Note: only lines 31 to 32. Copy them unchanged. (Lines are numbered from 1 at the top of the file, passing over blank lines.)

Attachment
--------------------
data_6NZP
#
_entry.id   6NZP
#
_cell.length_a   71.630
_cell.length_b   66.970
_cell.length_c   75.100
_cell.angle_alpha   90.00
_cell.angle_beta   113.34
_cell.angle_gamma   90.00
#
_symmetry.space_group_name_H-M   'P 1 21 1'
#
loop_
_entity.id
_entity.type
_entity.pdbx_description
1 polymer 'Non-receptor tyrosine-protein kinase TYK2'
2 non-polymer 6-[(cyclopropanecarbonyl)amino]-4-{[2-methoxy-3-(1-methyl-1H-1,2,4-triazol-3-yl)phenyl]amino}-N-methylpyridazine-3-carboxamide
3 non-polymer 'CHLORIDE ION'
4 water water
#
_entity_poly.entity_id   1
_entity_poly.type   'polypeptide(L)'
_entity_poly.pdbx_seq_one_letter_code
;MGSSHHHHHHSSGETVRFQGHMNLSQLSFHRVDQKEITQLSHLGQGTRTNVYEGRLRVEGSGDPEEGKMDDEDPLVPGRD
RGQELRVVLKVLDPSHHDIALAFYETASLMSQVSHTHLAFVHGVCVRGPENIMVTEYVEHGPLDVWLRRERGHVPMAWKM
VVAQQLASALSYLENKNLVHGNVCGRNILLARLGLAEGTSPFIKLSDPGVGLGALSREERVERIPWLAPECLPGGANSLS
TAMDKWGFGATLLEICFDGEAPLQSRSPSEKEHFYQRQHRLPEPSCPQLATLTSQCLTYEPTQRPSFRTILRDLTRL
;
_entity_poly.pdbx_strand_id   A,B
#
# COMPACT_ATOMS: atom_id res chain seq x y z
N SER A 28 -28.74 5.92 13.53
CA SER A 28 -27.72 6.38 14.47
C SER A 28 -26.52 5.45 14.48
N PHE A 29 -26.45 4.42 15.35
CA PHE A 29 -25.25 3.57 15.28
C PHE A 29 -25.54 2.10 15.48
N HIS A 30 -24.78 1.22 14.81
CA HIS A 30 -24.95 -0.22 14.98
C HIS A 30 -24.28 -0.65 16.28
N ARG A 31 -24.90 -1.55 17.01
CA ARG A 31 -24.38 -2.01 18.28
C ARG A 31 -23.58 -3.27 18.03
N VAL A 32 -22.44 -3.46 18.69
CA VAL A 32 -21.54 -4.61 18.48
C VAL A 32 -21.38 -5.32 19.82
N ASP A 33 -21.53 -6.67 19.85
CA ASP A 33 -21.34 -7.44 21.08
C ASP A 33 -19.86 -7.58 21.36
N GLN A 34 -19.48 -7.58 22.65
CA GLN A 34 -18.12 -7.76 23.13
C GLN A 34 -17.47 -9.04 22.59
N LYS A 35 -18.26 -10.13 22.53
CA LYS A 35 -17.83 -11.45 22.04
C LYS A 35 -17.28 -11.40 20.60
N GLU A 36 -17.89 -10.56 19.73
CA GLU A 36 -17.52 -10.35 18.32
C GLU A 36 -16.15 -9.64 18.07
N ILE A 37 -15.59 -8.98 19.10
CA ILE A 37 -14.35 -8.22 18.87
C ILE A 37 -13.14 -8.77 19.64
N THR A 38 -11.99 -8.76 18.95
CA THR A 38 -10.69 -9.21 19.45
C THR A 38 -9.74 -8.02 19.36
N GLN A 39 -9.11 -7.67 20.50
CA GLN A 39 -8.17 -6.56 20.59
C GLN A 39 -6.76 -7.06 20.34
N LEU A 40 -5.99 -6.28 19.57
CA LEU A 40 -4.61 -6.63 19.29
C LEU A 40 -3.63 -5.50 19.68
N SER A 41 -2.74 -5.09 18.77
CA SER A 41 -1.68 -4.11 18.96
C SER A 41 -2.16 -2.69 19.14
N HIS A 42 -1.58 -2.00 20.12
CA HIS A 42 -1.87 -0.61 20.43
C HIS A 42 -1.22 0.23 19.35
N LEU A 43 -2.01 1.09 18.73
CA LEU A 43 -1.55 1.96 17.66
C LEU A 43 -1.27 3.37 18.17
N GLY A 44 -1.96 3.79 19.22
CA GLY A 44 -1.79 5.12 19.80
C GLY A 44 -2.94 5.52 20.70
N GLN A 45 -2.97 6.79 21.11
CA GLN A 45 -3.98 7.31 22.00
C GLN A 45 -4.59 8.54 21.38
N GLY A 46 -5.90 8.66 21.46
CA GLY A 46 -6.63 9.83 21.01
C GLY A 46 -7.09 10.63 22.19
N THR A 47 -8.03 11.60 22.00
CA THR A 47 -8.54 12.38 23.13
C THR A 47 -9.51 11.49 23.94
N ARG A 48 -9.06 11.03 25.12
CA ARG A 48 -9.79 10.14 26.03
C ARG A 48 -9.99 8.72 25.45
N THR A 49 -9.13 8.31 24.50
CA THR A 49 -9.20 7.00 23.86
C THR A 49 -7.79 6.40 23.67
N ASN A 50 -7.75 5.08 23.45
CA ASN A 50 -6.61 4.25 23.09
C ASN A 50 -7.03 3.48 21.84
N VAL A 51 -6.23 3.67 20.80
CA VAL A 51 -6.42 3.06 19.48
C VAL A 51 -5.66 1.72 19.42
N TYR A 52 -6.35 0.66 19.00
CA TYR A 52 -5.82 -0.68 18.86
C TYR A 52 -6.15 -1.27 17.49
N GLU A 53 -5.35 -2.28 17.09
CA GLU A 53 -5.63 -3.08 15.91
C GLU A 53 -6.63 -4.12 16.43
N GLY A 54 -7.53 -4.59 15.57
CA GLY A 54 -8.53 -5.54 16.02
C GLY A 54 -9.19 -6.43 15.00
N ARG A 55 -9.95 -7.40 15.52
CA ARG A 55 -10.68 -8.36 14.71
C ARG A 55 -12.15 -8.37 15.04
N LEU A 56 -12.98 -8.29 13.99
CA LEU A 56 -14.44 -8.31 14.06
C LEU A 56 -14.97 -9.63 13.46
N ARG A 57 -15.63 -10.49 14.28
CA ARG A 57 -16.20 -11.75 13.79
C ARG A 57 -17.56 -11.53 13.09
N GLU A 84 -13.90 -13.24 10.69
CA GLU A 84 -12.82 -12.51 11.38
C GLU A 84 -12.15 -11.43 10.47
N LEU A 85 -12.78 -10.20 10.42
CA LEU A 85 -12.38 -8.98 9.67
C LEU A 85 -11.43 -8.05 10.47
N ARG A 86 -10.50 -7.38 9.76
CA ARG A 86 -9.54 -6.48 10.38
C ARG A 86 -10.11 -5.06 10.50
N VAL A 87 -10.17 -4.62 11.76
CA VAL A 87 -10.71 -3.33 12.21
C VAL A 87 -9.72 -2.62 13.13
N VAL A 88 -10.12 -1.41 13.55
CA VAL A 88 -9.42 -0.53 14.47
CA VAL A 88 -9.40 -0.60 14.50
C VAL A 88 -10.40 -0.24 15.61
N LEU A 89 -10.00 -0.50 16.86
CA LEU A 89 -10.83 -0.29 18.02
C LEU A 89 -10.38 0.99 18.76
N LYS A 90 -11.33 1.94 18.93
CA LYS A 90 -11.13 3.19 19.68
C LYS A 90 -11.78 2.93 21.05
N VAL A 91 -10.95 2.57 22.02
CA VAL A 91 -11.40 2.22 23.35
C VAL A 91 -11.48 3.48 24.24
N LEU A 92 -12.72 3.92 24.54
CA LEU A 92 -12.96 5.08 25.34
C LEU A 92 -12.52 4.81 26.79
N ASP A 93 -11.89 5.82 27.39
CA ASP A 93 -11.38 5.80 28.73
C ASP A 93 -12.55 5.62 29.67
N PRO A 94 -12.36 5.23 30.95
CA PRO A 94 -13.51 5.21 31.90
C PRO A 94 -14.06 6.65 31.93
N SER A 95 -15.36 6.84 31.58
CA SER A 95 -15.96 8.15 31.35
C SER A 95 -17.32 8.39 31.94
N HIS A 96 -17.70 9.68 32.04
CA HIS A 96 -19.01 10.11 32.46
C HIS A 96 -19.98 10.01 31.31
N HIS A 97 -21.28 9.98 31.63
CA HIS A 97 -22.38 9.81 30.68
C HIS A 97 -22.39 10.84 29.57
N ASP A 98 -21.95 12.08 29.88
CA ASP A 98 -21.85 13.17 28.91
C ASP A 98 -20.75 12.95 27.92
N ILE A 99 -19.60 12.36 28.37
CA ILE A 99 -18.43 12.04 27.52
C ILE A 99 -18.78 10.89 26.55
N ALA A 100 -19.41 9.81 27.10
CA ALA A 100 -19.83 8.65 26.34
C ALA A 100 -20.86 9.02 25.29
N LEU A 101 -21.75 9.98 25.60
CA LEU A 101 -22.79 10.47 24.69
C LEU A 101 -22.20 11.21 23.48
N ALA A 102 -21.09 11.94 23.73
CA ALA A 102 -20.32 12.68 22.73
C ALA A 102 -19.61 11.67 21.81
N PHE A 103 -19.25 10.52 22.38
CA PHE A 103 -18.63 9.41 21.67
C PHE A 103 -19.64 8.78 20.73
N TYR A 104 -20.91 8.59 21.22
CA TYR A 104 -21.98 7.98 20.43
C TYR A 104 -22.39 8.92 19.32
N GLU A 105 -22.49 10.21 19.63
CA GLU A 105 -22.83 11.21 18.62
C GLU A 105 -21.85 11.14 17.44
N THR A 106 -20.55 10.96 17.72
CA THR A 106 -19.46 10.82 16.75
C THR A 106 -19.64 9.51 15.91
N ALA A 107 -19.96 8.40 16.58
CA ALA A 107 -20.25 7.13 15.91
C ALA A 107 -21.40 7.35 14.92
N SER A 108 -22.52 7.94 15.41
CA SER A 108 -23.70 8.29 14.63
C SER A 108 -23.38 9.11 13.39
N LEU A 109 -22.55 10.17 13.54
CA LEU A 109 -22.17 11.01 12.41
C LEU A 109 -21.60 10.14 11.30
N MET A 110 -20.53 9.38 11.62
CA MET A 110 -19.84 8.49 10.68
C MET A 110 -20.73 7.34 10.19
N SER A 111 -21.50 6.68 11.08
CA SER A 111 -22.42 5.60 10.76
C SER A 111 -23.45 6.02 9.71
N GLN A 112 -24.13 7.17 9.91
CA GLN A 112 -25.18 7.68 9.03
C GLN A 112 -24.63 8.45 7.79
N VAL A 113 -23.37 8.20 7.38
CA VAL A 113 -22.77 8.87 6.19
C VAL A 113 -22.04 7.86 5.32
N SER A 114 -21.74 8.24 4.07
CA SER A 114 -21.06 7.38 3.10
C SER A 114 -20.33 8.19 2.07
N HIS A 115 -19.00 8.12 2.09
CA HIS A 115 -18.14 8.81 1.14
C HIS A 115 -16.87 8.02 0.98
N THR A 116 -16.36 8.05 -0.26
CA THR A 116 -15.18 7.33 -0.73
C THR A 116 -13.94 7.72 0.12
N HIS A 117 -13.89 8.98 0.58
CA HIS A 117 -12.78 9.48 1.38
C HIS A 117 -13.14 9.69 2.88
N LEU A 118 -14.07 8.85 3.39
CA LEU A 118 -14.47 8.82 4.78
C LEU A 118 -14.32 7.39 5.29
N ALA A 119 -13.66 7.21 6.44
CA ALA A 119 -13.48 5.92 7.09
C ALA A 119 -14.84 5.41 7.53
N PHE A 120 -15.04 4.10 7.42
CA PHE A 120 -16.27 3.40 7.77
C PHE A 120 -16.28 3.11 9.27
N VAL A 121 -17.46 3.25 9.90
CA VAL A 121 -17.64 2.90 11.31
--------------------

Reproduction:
_entity_poly.pdbx_strand_id   A,B
#